floor, and every 12 in. in the field, using 18-in. staples. If the substrate is concrete, sprinkle a latex-based carpet adhesive such as Parabond® M-4259 Solv-Free around the perimeter of the room and spread it out with a notched trowel; it’s not necessary to adhere the entire padding. Finally, because concrete is slippery, tape the padding edges so they can’t ride up onto tackless strips.

Wall-to-Wall Carpeting

Basically, there are two types of wall-to-wall car­peting. Conventional carpeting is laid over a sep­arate rubber or foam padding and must be stretched and attached to tackless strips around the perimeter of the room. Cushion-backed car­peting, which has foam bonded to its backing, doesn’t need to be stretched—it’s usually glued down—so it’s generally easier to install. However, it must be destroyed to remove it. Consequently, better-quality carpeting is almost always conven­tional, and that’s the focus here.

Carpeting doesn’t ask much of subflooring, which can be slightly irregular as long as it is dry, solid, and adequately sized (58-in. plywood is typical). Carpeting can be installed over existing wood, tile, resilient flooring, or concrete floors; but check the manufacturer’s recommendations regarding subgrade installations, acceptable gaps in the substrate, padding thickness and type, and so on. Don’t scrimp on padding; buy the densest foam or heaviest rubber padding you can.

CARPETING TOOLS

You can rent most of the specialized tools. To install conventional carpeting you’ll need the following:

► A power stretcher stretches carpeting taut across a room, so it can be secured to tackless strips along opposite walls. Cross­room stretching eliminates sags in the middle of a room. You simply add and adjust stretcher sections to extend the tool.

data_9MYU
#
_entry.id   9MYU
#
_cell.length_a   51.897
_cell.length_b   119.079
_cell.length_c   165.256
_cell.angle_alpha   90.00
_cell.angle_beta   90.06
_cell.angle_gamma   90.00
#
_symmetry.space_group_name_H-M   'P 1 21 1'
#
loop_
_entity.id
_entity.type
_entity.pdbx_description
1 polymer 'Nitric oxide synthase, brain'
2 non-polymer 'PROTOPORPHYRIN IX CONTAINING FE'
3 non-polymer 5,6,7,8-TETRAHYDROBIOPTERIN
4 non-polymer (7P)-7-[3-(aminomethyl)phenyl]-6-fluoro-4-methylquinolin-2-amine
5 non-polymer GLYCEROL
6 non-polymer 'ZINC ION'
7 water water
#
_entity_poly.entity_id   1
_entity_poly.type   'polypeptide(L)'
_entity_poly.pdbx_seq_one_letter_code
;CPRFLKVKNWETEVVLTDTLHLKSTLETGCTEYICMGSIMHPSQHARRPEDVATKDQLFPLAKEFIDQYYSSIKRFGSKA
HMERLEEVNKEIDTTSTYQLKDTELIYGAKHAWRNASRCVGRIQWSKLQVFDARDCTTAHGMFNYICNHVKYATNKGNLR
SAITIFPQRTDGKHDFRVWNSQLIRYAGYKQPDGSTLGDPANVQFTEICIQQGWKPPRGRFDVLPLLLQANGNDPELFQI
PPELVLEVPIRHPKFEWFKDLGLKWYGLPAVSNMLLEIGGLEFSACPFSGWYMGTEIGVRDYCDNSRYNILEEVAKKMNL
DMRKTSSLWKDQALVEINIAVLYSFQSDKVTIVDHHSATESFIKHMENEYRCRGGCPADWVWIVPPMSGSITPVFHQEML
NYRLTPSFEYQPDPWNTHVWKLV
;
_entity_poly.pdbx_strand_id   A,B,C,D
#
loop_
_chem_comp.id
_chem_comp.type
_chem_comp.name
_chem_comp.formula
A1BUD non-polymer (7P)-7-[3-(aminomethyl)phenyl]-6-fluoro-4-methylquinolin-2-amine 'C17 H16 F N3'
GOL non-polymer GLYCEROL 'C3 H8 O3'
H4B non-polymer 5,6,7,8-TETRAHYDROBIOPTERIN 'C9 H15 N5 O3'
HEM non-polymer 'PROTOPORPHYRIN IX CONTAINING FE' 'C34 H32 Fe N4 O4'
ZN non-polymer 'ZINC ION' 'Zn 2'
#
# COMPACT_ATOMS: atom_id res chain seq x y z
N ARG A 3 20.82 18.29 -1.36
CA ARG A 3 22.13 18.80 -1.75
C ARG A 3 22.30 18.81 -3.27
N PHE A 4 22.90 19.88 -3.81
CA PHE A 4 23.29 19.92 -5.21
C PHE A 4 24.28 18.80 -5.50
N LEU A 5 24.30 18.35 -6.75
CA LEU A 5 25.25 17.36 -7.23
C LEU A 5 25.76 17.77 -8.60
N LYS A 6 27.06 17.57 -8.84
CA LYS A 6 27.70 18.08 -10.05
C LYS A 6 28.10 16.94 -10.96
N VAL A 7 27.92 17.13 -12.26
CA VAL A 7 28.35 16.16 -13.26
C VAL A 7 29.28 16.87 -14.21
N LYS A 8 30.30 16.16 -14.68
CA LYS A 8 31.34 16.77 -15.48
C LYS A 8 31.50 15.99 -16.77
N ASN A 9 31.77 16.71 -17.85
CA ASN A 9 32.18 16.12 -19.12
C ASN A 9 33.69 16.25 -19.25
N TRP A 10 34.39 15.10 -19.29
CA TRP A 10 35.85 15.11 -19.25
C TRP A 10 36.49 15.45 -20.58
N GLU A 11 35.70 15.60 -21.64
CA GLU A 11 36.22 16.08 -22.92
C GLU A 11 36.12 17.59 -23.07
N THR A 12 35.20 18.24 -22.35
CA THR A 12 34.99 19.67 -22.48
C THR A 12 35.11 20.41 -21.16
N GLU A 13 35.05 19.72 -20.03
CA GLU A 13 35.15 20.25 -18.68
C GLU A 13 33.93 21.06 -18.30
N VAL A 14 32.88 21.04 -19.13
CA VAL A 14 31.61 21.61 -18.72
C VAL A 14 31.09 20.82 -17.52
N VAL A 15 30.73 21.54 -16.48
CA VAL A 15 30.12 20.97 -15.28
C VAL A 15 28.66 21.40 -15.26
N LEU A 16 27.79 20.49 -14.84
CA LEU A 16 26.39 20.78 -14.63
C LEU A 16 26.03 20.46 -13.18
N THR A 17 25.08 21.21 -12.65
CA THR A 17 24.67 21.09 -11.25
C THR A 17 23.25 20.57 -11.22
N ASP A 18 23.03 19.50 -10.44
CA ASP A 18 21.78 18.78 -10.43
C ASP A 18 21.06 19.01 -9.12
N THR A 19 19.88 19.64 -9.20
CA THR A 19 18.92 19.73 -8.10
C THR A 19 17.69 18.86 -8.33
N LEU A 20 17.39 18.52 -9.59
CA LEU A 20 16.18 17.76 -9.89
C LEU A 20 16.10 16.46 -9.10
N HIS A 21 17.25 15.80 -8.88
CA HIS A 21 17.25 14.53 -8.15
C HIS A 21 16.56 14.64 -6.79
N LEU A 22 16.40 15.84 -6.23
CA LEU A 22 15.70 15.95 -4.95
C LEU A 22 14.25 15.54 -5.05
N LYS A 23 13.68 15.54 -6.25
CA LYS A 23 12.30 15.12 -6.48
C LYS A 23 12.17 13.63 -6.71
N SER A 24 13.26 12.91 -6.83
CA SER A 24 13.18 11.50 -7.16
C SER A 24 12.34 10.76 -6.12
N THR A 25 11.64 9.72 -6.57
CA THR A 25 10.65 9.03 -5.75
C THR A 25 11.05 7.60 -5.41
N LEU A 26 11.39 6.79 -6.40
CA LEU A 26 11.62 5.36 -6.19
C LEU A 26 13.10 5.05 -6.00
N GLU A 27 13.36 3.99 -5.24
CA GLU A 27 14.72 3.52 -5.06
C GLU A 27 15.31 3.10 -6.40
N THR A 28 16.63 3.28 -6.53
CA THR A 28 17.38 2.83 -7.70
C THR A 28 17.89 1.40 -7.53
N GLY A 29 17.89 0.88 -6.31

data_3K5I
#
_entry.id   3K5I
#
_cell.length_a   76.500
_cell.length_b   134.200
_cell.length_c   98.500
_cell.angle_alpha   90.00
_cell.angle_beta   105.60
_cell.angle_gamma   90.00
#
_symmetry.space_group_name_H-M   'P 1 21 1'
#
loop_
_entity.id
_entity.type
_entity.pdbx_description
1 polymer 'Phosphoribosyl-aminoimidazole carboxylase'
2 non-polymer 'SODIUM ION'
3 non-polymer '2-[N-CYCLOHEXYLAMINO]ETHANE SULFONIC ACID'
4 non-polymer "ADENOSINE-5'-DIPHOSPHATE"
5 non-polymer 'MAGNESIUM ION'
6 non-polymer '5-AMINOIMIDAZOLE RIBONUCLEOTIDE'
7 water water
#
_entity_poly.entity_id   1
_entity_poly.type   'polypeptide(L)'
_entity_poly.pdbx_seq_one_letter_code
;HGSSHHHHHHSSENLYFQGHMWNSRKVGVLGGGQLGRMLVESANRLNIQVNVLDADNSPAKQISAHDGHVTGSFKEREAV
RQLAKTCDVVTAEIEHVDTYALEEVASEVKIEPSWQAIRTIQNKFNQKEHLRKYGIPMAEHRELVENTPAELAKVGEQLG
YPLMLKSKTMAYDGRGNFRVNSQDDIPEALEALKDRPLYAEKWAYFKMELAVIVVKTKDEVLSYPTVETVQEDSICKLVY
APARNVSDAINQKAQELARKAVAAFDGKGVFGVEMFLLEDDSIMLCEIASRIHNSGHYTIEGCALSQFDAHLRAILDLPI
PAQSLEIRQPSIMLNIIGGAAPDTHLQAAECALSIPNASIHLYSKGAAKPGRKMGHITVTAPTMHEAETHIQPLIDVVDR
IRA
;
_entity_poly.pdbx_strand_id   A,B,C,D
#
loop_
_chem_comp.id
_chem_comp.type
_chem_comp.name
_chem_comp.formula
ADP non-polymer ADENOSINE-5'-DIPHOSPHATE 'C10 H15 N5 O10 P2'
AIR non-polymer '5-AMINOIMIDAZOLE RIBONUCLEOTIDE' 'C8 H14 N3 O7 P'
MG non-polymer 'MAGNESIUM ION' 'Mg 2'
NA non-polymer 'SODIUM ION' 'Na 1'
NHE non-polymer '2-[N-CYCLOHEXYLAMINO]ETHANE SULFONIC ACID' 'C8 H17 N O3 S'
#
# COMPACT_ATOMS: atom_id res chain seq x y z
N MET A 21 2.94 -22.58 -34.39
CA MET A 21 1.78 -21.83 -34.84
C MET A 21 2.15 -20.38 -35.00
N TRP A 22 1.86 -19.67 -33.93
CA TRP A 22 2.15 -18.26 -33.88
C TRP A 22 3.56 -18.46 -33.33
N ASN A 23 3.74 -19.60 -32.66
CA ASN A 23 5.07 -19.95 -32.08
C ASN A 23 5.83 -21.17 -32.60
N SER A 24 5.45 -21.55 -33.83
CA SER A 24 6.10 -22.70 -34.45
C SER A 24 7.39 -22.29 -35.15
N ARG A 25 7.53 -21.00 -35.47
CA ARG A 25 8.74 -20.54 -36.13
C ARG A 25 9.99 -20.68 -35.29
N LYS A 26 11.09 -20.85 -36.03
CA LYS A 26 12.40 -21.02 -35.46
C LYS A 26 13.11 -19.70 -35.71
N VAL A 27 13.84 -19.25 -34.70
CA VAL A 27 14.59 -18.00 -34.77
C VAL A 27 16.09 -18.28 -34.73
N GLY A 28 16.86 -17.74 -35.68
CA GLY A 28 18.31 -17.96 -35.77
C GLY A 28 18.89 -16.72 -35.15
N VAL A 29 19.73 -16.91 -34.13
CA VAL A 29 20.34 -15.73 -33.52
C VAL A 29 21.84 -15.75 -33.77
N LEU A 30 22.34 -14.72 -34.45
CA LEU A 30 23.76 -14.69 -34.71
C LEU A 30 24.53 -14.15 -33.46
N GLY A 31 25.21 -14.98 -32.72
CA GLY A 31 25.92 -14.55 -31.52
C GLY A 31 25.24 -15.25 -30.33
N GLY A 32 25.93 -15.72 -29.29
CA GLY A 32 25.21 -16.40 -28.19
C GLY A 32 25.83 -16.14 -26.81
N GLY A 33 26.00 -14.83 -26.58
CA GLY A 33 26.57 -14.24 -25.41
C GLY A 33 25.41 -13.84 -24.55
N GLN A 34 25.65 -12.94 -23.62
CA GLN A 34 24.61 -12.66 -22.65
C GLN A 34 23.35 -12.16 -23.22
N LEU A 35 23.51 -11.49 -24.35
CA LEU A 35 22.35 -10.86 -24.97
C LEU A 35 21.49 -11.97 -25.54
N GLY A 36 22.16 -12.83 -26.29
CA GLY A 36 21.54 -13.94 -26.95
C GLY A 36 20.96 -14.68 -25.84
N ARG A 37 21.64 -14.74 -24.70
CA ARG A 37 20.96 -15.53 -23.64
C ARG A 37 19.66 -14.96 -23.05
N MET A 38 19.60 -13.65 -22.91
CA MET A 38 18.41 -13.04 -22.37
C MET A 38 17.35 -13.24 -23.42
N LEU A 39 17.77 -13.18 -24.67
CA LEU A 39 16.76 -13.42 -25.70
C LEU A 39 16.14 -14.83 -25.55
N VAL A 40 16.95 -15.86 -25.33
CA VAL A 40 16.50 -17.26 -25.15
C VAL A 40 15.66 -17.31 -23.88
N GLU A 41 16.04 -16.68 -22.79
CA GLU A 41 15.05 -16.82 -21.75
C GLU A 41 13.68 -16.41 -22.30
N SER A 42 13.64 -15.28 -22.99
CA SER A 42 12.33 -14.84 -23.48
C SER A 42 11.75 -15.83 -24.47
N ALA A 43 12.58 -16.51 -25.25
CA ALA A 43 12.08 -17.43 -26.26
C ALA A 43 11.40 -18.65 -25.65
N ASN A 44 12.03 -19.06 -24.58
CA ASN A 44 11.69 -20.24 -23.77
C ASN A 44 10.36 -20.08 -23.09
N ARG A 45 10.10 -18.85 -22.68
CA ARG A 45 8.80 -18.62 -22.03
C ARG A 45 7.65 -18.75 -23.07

► A knee-kicker is used in tandem with the power stretcher to lift the carpet edges onto strips, to stretch the carpet in a closet, or to draw the seams closer together before you hot-glue them.

► The stair tool drives carpeting into the spaces between tackless strips and walls and between stair risers and treads.

► A seam iron heats the hot-melt carpet seam tape that joins the carpet sections.

► The row runner, or row-running knife, cuts between the rows of loop-pile carpeting. Many installers use a large, flat-bladed screwdriver to separate the rows first.

► An edge trimmer trims the carpet edges so they can be tucked behind tackless strips; under baseboards; or under transition pieces such as metal carpet doors, which are used in doorways or where dissimilar flooring materials meet.

► Seam rollers can be either star wheeled (spiked) or smooth; they press the carpet edges onto the hot-melt seam tape to ensure a strong bond. Use a smooth roller for cut-pile carpets and a star roller for loop-pile carpets.

► Miscellaneous tools include a utility knife with extra blades, aviation snips to cut tackless strips, a hammer, a stapler if you’re applying padding over plywood, a notched trowel if you’re installing padding over concrete, heavy shears, a chalkline, a tape measure, and a metal straightedge to guide utility-knife cuts.

ESTIMATING CARPET

Carpeting comes on factory rolls whose standard width is 12 ft.; a handful of carpet manufacturers offer widths of 13 ft. 6 in. or 15-ft. Plan on cover­ing most of the room with a large piece of carpet 12 ft. wide, then covering the remaining spaces with smaller pieces joined to the large piece with hot-melt seam tape. Professional installers call the full-width piece of carpet the drop; the smaller pieces are called the fill. Joining carpet seams is time consuming so choose a layout that mini­mizes seams.

Start by measuring the room’s width and length at several points; then make a sketch of the room on a piece of graph paper. A 14 in. to 1 ft. scale is a good size to work with. On the sketch, include closets, alcoves, base cabinets, floor registers or radiators, stairs, doorways, and so on. Also note the location of doors and windows, particularly the main entrance into the room. Carpet pile should slant toward the main entrance, so that a person entering the room looks into the carpet pile.

Carpet seams and edges must be trimmed, so

factor that into your estimate. Add 3 in. for seamed edges, and allow 6 in. extra for each car­pet edge that runs along a wall. Stair carpet pile